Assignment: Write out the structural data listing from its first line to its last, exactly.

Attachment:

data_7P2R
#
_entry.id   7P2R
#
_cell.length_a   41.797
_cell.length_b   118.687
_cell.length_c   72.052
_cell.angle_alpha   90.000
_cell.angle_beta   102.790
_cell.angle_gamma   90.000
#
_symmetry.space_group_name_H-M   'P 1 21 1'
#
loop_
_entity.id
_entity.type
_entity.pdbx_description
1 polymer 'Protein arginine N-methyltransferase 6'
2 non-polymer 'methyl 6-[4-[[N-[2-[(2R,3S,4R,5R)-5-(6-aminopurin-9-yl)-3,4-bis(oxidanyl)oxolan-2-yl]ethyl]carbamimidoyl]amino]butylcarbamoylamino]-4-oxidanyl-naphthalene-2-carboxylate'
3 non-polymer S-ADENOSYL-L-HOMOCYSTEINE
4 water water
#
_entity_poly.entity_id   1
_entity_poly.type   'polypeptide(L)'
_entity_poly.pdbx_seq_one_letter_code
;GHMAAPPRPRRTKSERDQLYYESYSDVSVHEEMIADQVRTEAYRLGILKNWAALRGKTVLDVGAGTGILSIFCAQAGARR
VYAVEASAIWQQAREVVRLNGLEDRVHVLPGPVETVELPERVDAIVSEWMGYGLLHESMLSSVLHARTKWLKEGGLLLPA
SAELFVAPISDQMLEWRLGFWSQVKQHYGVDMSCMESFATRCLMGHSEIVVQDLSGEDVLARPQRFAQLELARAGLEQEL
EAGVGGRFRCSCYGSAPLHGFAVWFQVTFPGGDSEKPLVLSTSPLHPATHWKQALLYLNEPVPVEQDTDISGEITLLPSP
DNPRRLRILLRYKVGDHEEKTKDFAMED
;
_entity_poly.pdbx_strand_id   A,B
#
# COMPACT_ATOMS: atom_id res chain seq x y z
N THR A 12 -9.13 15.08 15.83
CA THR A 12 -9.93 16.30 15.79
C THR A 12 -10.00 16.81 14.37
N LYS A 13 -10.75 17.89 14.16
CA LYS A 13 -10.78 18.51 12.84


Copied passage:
data_7P2R
#
_entry.id   7P2R
#
_cell.length_a   41.797
_cell.length_b   118.687
_cell.length_c   72.052
_cell.angle_alpha   90.000
_cell.angle_beta   102.790
_cell.angle_gamma   90.000
#
_symmetry.space_group_name_H-M   'P 1 21 1'
#
loop_
_entity.id
_entity.type
_entity.pdbx_description
1 polymer 'Protein arginine N-methyltransferase 6'
2 non-polymer 'methyl 6-[4-[[N-[2-[(2R,3S,4R,5R)-5-(6-aminopurin-9-yl)-3,4-bis(oxidanyl)oxolan-2-yl]ethyl]carbamimidoyl]amino]butylcarbamoylamino]-4-oxidanyl-naphthalene-2-carboxylate'
3 non-polymer S-ADENOSYL-L-HOMOCYSTEINE
4 water water
#
_entity_poly.entity_id   1
_entity_poly.type   'polypeptide(L)'
_entity_poly.pdbx_seq_one_letter_code
;GHMAAPPRPRRTKSERDQLYYESYSDVSVHEEMIADQVRTEAYRLGILKNWAALRGKTVLDVGAGTGILSIFCAQAGARR
VYAVEASAIWQQAREVVRLNGLEDRVHVLPGPVETVELPERVDAIVSEWMGYGLLHESMLSSVLHARTKWLKEGGLLLPA
SAELFVAPISDQMLEWRLGFWSQVKQHYGVDMSCMESFATRCLMGHSEIVVQDLSGEDVLARPQRFAQLELARAGLEQEL
EAGVGGRFRCSCYGSAPLHGFAVWFQVTFPGGDSEKPLVLSTSPLHPATHWKQALLYLNEPVPVEQDTDISGEITLLPSP
DNPRRLRILLRYKVGDHEEKTKDFAMED
;
_entity_poly.pdbx_strand_id   A,B
#
# COMPACT_ATOMS: atom_id res chain seq x y z
N THR A 12 -9.13 15.08 15.83
CA THR A 12 -9.93 16.30 15.79
C THR A 12 -10.00 16.81 14.37
N LYS A 13 -10.75 17.89 14.16
CA LYS A 13 -10.78 18.51 12.84